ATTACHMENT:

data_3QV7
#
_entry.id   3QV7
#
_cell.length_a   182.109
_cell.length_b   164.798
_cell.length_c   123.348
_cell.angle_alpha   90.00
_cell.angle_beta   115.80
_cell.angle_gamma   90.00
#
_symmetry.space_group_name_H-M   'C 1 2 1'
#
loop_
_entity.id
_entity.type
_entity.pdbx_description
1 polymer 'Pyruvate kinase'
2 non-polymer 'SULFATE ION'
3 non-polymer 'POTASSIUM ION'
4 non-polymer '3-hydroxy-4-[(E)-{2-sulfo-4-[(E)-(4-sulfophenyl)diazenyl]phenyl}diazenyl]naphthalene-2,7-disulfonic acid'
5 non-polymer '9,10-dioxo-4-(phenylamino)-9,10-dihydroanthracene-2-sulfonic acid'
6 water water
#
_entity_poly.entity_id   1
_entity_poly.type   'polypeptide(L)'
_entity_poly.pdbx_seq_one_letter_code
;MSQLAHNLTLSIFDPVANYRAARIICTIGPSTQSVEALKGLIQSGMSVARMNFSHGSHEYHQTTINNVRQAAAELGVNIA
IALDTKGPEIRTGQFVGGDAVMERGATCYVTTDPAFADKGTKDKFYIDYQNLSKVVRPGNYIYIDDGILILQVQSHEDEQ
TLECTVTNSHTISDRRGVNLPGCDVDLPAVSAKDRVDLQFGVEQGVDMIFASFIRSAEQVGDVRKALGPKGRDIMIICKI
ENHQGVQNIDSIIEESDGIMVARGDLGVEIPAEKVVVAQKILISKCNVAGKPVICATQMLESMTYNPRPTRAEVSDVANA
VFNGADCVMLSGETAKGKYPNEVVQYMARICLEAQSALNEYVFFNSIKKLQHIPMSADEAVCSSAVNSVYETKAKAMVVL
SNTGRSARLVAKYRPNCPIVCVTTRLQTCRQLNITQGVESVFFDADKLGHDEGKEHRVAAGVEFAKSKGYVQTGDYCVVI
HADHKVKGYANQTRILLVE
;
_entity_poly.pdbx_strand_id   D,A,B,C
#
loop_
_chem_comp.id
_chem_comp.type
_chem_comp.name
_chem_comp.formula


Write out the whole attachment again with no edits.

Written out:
data_3QV7
#
_entry.id   3QV7
#
_cell.length_a   182.109
_cell.length_b   164.798
_cell.length_c   123.348
_cell.angle_alpha   90.00
_cell.angle_beta   115.80
_cell.angle_gamma   90.00
#
_symmetry.space_group_name_H-M   'C 1 2 1'
#
loop_
_entity.id
_entity.type
_entity.pdbx_description
1 polymer 'Pyruvate kinase'
2 non-polymer 'SULFATE ION'
3 non-polymer 'POTASSIUM ION'
4 non-polymer '3-hydroxy-4-[(E)-{2-sulfo-4-[(E)-(4-sulfophenyl)diazenyl]phenyl}diazenyl]naphthalene-2,7-disulfonic acid'
5 non-polymer '9,10-dioxo-4-(phenylamino)-9,10-dihydroanthracene-2-sulfonic acid'
6 water water
#
_entity_poly.entity_id   1
_entity_poly.type   'polypeptide(L)'
_entity_poly.pdbx_seq_one_letter_code
;MSQLAHNLTLSIFDPVANYRAARIICTIGPSTQSVEALKGLIQSGMSVARMNFSHGSHEYHQTTINNVRQAAAELGVNIA
IALDTKGPEIRTGQFVGGDAVMERGATCYVTTDPAFADKGTKDKFYIDYQNLSKVVRPGNYIYIDDGILILQVQSHEDEQ
TLECTVTNSHTISDRRGVNLPGCDVDLPAVSAKDRVDLQFGVEQGVDMIFASFIRSAEQVGDVRKALGPKGRDIMIICKI
ENHQGVQNIDSIIEESDGIMVARGDLGVEIPAEKVVVAQKILISKCNVAGKPVICATQMLESMTYNPRPTRAEVSDVANA
VFNGADCVMLSGETAKGKYPNEVVQYMARICLEAQSALNEYVFFNSIKKLQHIPMSADEAVCSSAVNSVYETKAKAMVVL
SNTGRSARLVAKYRPNCPIVCVTTRLQTCRQLNITQGVESVFFDADKLGHDEGKEHRVAAGVEFAKSKGYVQTGDYCVVI
HADHKVKGYANQTRILLVE
;
_entity_poly.pdbx_strand_id   D,A,B,C
#
loop_
_chem_comp.id
_chem_comp.type
_chem_comp.name
_chem_comp.formula